The 2013 playoffs provided a dubious honor for Anaheim’s Bruce Boudreau and San Jose’s Todd McLellan. Both men entered the heartbreak coaching ranks when they suffered their fifth playoff eliminations in as many appearances. Boudreau and McLellan are now the 13th and 14th coaches to have five playoff appearances without yet reaching the Stanley Cup finals.
If ever there is a goal for both men it is to overcome this stigma that has frustrated both of these great coaches throughout their dynamic coaching careers.
Both men rank among the game’s greatest coaches. Both men rose through the Top 50 ranks last season. Boudreau jumped 10 places in rank with his superb comeback season with the Anaheim Ducks. McLellan jumped only one step but did a superb job in taking an aging team into the playoffs, even though his San Jose Sharks were struggling and out of playoff contention at one point.
Despite their achievements last year, both men were stung in the playoffs. Gabby suffered one of the greatest upsets in the 2013 playoffs when his heavily favored Ducks were beaten in the first round by an aging Detroit Red Wings. McLellan did slightly better: His team swept the No. 2-seeded Vancouver Canucks (and costing Alain Vigneault his coaching job) before falling to Darryl Sutter’s defending Stanley Cup champions, the Los Angeles Kings.
As it stands, Boudreau and McLellan are tied with the late Herb Brooks and Kevin Constantine in the heartbreak coaching ranks, but both men are far from being the worst active heartbreak coaches in the NHL today. That honor goes to Dave Tippett of Phoenix and Barry Trotz with Nashville. Tippett is 0-for-8 and Trotz is 0-for-7 in terms of playoff futility.
The question remains though: Do either Boudreau or McLellan have the players needed to overcome their mutual playoff curses? Will 2014 be the year when playoff heartbreaks end for either man?
San Jose faces the tougher road. After a scintillating start where they went 8-0-1 when the bell rang and were 19-3-5 on Dec. 3, the team has only gone 12-9-1 since (although they have won their last three games). The team has been plagued with injuries to stalwarts Logan Couture, Tomas Hertl, Raffi Torres and Martin Havlat.
Despite their depleted ranks, San Jose still has goal scorers, such as Patrick Marleau and Joe Pavelski, and Joe Thornton, who leads the NHL in assists. Winger Brent Burns and blue liner Justin Braun are solid two-way players, while Pavelski, Marleau and Dan Boyle are the keys to San Jose’s power play, which ranks seventh in the NHL. Goalie Antti Niemi remains durable and solid between the pipes, although his efforts are sometimes undermined by an average penalty-killing unit. Overall the Sharks are fifth in the NHL in both goals scored and fewest goals allowed, respectively.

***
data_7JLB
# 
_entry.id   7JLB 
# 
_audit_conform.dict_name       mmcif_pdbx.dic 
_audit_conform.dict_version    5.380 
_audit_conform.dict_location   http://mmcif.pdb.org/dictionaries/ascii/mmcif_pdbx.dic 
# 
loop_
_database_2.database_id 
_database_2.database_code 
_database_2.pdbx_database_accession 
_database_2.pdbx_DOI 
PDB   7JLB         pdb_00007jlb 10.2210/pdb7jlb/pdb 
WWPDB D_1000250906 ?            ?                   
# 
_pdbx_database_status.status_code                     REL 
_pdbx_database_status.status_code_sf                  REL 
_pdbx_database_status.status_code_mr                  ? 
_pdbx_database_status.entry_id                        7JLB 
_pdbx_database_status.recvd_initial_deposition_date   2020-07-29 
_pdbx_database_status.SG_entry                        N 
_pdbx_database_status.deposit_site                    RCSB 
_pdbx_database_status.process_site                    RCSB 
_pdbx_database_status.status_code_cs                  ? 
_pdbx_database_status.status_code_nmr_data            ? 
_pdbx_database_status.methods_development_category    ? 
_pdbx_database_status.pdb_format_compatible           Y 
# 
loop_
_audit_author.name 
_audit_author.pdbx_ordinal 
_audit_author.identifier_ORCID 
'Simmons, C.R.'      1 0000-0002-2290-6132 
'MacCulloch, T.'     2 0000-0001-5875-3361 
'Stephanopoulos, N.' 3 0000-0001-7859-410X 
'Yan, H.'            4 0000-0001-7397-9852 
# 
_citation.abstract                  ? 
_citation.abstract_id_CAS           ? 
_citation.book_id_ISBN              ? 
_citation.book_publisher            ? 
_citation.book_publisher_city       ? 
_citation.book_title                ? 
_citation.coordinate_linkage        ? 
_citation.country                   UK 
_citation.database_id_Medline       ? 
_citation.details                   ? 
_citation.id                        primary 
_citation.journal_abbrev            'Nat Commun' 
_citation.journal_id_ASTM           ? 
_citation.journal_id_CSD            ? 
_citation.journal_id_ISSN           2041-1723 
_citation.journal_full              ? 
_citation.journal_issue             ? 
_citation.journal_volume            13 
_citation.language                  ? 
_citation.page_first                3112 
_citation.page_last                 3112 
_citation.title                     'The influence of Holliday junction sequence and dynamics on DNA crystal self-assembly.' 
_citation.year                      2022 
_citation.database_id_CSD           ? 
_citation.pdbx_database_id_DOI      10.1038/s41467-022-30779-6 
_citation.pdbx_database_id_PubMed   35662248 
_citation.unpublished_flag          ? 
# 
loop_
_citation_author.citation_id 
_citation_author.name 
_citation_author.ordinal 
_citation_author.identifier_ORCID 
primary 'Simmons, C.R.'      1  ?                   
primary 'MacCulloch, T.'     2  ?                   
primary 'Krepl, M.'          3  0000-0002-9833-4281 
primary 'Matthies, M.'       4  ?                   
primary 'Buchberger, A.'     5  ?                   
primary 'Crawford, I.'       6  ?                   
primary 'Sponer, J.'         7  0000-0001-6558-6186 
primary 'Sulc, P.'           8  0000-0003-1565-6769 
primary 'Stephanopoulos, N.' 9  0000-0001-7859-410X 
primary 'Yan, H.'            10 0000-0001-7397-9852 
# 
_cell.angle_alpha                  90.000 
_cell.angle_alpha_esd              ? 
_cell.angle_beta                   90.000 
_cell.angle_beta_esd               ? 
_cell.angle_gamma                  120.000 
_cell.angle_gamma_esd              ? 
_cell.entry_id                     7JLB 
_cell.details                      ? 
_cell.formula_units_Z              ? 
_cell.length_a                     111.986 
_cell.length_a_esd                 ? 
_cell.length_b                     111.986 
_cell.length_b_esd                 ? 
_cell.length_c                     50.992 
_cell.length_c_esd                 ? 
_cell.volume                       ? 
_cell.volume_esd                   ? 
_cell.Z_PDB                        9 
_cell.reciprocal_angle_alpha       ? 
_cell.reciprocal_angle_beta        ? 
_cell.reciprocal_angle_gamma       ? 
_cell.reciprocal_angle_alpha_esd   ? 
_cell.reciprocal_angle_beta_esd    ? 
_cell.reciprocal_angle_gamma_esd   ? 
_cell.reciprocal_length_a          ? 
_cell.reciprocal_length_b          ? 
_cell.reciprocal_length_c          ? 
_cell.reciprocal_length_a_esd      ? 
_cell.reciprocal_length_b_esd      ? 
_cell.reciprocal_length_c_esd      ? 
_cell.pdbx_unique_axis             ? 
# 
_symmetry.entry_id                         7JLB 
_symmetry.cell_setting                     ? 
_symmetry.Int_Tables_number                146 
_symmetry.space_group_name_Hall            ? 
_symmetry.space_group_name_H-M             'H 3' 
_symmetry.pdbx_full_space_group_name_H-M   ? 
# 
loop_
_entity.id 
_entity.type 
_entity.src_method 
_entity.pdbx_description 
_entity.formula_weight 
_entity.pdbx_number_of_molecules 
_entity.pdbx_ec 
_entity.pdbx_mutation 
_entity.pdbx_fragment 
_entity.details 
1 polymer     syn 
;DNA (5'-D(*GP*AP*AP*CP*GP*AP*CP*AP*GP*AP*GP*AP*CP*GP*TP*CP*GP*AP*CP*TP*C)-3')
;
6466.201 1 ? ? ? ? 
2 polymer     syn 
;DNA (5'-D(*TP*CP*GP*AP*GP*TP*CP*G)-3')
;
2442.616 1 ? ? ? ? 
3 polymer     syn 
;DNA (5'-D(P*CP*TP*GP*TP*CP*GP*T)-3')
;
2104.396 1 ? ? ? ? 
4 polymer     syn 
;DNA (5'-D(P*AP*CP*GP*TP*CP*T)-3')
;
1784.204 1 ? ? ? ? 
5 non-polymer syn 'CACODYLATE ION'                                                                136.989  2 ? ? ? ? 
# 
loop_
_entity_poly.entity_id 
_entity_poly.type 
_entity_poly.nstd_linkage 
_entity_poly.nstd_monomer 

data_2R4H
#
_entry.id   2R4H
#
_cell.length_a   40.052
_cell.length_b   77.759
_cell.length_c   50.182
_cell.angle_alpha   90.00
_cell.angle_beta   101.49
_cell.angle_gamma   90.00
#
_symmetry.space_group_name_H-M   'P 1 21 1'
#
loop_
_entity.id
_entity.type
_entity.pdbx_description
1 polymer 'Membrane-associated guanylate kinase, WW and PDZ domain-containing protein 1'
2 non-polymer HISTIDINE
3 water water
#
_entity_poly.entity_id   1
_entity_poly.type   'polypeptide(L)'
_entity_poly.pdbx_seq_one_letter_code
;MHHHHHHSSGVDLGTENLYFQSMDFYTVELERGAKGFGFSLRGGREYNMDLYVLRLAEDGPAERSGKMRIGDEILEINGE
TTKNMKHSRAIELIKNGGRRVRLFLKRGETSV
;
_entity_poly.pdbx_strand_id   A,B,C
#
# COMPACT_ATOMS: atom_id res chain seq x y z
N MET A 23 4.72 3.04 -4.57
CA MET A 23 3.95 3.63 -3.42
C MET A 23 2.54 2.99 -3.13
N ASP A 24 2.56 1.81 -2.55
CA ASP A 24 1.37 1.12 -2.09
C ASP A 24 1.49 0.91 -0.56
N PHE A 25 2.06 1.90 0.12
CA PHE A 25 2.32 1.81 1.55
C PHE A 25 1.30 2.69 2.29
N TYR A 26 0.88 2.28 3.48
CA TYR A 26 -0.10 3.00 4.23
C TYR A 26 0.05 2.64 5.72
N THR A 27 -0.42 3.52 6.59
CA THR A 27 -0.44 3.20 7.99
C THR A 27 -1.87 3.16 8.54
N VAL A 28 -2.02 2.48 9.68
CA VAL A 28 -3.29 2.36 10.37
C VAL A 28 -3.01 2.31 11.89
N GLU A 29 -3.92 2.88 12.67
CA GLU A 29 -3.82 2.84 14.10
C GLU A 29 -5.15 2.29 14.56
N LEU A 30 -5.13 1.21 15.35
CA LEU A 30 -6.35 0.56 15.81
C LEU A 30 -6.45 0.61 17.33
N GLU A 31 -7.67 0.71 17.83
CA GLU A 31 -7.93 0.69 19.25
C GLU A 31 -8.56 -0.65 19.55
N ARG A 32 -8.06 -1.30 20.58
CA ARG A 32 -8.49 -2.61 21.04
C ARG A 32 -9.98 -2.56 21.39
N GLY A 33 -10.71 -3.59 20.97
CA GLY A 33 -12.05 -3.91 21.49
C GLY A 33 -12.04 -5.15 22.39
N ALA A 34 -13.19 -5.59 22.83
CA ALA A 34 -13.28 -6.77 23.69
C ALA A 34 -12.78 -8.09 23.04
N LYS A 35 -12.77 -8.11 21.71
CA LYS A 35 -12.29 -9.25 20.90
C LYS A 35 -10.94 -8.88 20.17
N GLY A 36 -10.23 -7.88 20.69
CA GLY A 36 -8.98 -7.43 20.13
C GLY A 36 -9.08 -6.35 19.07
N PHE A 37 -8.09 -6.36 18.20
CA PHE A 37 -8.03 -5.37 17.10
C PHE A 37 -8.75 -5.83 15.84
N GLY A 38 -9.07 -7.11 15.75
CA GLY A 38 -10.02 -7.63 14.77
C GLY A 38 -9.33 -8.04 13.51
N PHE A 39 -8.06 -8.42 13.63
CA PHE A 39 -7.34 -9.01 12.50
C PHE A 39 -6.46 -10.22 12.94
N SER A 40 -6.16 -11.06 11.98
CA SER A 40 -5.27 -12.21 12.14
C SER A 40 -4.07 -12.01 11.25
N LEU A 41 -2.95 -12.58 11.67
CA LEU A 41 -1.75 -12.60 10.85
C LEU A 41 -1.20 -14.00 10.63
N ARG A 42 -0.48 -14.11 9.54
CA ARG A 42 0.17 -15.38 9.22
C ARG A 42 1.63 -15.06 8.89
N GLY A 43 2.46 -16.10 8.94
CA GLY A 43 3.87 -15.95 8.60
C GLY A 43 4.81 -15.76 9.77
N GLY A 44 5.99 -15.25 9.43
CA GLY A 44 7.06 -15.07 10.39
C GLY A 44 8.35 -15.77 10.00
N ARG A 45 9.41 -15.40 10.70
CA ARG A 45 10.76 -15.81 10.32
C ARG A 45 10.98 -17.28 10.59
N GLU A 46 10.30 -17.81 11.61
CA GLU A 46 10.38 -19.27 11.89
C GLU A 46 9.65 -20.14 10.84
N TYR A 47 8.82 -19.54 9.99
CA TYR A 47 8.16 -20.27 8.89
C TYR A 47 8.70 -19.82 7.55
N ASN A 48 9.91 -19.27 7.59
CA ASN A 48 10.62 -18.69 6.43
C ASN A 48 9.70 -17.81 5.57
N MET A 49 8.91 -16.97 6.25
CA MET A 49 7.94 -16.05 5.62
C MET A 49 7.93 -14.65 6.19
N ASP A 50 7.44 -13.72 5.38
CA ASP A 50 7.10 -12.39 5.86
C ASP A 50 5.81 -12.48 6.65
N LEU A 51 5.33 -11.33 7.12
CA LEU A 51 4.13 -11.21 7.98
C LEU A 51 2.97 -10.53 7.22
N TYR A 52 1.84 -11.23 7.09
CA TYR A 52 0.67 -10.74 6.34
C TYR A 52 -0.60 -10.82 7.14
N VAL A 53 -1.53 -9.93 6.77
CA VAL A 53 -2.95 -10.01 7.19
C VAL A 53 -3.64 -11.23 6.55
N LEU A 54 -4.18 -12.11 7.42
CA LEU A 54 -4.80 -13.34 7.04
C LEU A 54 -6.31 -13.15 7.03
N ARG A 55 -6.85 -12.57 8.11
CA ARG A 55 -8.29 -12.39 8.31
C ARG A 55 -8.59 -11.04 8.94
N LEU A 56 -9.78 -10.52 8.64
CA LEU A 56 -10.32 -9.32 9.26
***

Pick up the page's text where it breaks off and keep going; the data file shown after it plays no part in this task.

However, the Sharks remain a distant second in the Pacific Division, and it would take a monumental collapse on Anaheim’s part for San Jose to regain its primacy in the Pacific Division.
Interestingly, just as the Sharks’ hot streak ended in December, the Ducks’ ascension into first place in the Pacific and their domination of the NHL began.
Right now, the Ducks lead the Presidents’ Trophy race by three points over the Chicago Blackhawks and have a nine-point lead over San Jose in the Pacific. They have gone 19-2-0 since Dec. 3 and are second in the NHL in goals (thanks to Corey Perry and Ryan Getzlaf). The Ducks are getting fantastic two-way effort from forwards Perry, Getzlaf, and Dustin Penne, along with defencemen Francois Beauchemin and Hampus Lindholm.
Still, there are potential flaws that could compromise Anaheim’s Stanley Cup potential. Their defence is worse than San Jose’s, and their special teams are not superlative either. Potential Stanley Cup playoff rivals Chicago, Pittsburgh and St. Louis are much stronger on the power play. The Ducks penalty-kill capability is weaker too; Pittsburgh, Vancouver, Los Angeles and Boston are all better on the penalty kill than Anaheim.
Based on what they have now, does Anaheim have the collective goods to end Boudreau’s playoff curse?
The answer is dicey. Even if Anaheim wins the Presidents’ Trophy, that is no indicator of future hope. Gabby has seen this movie before. His 2009-10 Washington Caps won the Presidents’ Trophy—only to be humiliated in the first round by Jacques Martin’s Montreal Canadiens.
It’s still a long skate to April—that’s a lot of time for a lot of bad things to happen to both Boudreau’s and McLellan’s teams along the way, but the challenge of being the great coach (which they both are) is always in overcoming long odds. Chicago’s Joel Quenneville suffered 10 playoff failures before he had his first Stanley Cup final (and win) in 2010, while Ottawa GM Bryan Murray had 11 failures as a coach before he reached the finals in 2007.
There is always hope.